Wells Fargo's Beat Rings Hollow

(Includes updated stock price.)

Despite Wells Fargo's ( WFC) huge profit beat and a pronouncement that the firm had surpassed its stress-test capital mandate, investors sent its stock down on worries about escalating credit problems.

Shares of the San Francisco-based bank were down 2.8% at $24.63 in recent trading.

Wells reported net income of $3.17 billion, or 57 cents per share, up 81% from the previous year. Its revenue surged 18% to $22.5 billion on strong growth in traditional consumer lending, mortgages, investment banking and other areas that have also helped major competitors like Bank of America ( BAC), JPMorgan Chase ( JPM) and Citigroup ( C).

The average analyst expected the firm to post 34 cents per share in profit, on revenue of $20.5 billion, according to Thomson Reuters. The highest earnings estimate was 50 cents per share and the highest revenue estimate was $21.7 billion.

CFO Howard Atkins also said the firm has boosted Tier 1 capital levels by more than the $13.7 billion required by the Federal Reserve's stress test. "We have exceeded this requirement by $500 million," Atkins said, through an $8.6 billion stock offering, better-than-expected revenue, tax gains and other means.

But investors focused instead on a sharp rise in non-performing assets . Wells' book of troubled loans climbed to $18.3 billion, or 2.23% of all loans, up from $12.6 billion, or 1.5%, at the end of March.

Not surprisingly, the bank's commercial and commercial real-estate loans had the most problems, with the nonperforming variety up to $7.6 billion, or 2.28% of that loan book, from $4.5 billion, or 1.3% the previous quarter.

In a pre-recorded conference call, CFO Howard Atkins attributed most of the increase to technicalities. When Wells acquired Wachovia last year, it wrote down the troubled bank's impaired loans and removed them from the NPA formula. Because of a "low starting point" of $92 million at Dec. 31, the loans were expected to move back to NPA status, most of which occurred during the second quarter.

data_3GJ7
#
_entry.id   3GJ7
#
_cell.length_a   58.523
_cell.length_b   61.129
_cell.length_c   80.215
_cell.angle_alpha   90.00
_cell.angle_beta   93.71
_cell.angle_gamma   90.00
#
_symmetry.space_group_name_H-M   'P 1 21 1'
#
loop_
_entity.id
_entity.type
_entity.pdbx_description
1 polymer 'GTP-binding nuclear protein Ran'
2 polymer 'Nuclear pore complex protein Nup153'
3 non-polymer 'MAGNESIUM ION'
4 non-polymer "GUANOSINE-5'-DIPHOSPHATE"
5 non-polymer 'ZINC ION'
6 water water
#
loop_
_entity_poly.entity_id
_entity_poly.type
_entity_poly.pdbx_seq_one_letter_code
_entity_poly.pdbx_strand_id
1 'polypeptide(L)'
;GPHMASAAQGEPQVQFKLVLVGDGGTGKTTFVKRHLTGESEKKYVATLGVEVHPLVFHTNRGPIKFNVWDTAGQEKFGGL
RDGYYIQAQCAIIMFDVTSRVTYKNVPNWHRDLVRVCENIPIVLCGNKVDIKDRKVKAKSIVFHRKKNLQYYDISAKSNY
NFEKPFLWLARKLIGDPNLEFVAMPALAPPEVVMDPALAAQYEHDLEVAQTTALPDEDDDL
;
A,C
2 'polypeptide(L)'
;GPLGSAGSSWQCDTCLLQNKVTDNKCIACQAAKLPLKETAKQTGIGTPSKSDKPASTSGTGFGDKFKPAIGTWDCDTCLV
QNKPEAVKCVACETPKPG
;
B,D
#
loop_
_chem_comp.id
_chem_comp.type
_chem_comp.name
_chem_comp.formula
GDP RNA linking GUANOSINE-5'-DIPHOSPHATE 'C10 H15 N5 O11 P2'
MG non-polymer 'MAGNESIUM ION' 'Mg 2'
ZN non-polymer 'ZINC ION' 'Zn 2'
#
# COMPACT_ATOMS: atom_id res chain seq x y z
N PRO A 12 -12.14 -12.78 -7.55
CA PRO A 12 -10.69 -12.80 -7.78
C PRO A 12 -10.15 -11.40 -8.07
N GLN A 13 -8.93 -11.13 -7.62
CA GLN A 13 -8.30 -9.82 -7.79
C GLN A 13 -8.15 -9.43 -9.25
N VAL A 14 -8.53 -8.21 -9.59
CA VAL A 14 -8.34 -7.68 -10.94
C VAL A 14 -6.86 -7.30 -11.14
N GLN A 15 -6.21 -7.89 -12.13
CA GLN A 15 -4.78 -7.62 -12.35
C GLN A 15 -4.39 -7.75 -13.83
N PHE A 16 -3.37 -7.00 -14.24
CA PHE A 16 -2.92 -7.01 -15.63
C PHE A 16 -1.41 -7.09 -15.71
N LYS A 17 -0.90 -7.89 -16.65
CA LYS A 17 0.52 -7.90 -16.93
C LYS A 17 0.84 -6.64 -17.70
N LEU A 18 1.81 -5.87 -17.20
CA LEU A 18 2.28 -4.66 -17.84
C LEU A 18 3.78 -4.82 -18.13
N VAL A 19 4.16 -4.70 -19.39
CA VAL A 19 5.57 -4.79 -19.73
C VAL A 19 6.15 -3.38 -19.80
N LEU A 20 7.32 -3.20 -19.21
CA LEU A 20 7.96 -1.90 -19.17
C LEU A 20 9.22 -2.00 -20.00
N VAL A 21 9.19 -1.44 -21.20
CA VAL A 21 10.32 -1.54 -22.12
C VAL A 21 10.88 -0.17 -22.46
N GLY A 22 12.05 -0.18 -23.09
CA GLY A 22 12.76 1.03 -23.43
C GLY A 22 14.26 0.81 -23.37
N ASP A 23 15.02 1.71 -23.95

Atkins was quick to point out that "not all NPAs result in a loss," while he and other executives pointed out Wells' vast modification efforts to improve loan performance. Still, the significant rise in NPAs, along with Wells' $4.4 billion worth of charge-offs, which represent 2.11% of loans, up from $3.3 billion, or 1.54% last quarter, clearly spooked investors about troubles ahead.

Wells added $700 million to its credit reserves, bringing its total allowance for credit losses over the next year to $23.5 billion.

"We expect credit losses and nonperforming assets to increase," Chief Credit Officer Mike Loughlin said in a statement.

Loughlin and Atkins also pointed out that the firm is seeing moderation in loan-loss growth, and stabilization in early-stage delinquencies due to de-risking actions over the past two years. But Atkins noted that "this trend may not continue," and depends largely on unemployment and real-estate values.